YOU - that's the "you" that's generally young, gay, trans, queer, lesbian, etc., and so certain you're right - YOU scare the living heck out of me. I'm not exactly certain what it is that is so frightening. I do have the distinct feeling, however, that you've just wrenched the steering wheel of the LGBT movement out of my age-spotted hands and that you're driving us queer folk off a political cliff.
Let me count my fears.
One: You don't know diddly, but think you've invented LGBT activism.
I came of age as a dyke activist (and we used the word "dyke" a lot then) shortly after I came out in 1979. It was a mere 10 years after Stonewall, yet I had no idea the Stonewall Riots had occurred. I certainly knew nothing about the hard work of activists who risked their lives and livelihoods before Stonewall.
I and my comrades in arms thought we were inventing the wheel. Actually, we were re-inventing it. In the process, we wasted time and energy that could have gone to furthering the cause. I see the same thing happening today, only on a larger scale. As the long-term impact of The National Equality March becomes clearer, that weekend in October may one day exemplify this kind of snafu.
Two: For people who possess the most powerful organizing tool in history - the Internet - you spend an incredible amount of time running in circles, screaming and shouting and accomplishing nothing.
I love the Internet, I love blogging, I love debating, but there comes a time when the debate has to end and action has to be taken. Two things tick me off about all the blogerrhea, Twittermania and round-the-clock YouTubing: (a) It preaches to the choir; (b) it sucks up time and energy that could be used more productively.
The uncomfortable truth is that the most effective way to change the hearts, minds and votes of the masses is to take a series of sometimes terrifying actions. These include knocking on doors, staffing phone banks, and most of all, engaging in one-on-one conversations with friends, relatives and co-workers. Having the courage to have those conversations risks relationships and even jobs, but it also creates real change.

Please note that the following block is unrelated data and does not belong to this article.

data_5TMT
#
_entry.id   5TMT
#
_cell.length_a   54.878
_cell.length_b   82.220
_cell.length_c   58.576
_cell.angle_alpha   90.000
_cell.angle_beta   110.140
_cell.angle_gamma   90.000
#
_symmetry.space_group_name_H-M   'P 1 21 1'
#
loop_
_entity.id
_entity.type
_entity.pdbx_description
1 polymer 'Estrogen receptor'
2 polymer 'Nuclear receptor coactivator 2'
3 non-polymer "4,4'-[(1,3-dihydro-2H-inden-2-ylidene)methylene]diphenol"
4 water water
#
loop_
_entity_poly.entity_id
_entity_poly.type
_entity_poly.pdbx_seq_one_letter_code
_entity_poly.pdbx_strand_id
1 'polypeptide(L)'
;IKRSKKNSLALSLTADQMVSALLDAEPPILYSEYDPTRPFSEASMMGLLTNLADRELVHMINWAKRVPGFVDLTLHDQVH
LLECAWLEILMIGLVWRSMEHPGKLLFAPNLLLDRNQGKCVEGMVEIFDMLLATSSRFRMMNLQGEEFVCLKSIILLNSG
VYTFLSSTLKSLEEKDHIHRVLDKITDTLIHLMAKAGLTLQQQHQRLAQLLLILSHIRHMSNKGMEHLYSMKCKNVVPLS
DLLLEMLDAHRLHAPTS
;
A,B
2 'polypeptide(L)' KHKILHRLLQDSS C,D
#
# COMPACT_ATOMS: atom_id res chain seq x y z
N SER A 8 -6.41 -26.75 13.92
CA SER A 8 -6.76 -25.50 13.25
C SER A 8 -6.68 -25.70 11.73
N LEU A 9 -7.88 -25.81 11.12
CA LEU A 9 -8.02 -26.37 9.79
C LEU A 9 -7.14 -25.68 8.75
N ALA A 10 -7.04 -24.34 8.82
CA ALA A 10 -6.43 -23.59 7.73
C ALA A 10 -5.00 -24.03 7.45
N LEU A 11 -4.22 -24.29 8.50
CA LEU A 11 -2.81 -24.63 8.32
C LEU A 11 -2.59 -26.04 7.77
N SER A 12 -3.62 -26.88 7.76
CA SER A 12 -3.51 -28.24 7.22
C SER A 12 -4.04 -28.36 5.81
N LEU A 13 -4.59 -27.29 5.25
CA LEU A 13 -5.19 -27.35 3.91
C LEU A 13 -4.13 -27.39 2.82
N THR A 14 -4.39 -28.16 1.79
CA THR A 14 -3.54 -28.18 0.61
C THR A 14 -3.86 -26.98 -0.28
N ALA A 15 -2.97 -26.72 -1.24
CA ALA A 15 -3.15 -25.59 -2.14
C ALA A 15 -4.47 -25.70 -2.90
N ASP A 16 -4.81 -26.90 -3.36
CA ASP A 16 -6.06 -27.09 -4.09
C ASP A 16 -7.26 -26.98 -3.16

Three: If you're going to take the reigns of the movement, you need to buck up, suck in your metaphorical stomach, and gain a little emotional maturity. Dare I say it? Grow up.
Disagreements about the best way to win equality are not attempts by the old guard to overthrow the young. Differences of opinions about tactics and strategy are not signs of cowardice or selling out. Offering the benefit of experience to a less experienced organizer is not a personal attack.
All of these disagreements, differences and offerings are, in fact, nothing more than signs that those of us who've been battling for decades respect your efforts. We need your energy, passion, refusal to compromise and new ideas. But you also need us old folks, along with our knowledge, skills and our willingness to work. Perhaps what frightens me the most is that you seem to think you don't.
Age, by the way, is a slippery concept. If you're in your 20s or 30s and see yourself in my rant, then I am pointing my finger at you. But being chronologically young doesn't mean one's immature, and being in one's 4th, 5th, 6th or 7th decade doesn't mean one's wise. Yesterday, 46-year-old Andrew Sullivan fell into the immaturity trap, but I'll leave the discussion of that for another time. This post is already long enough.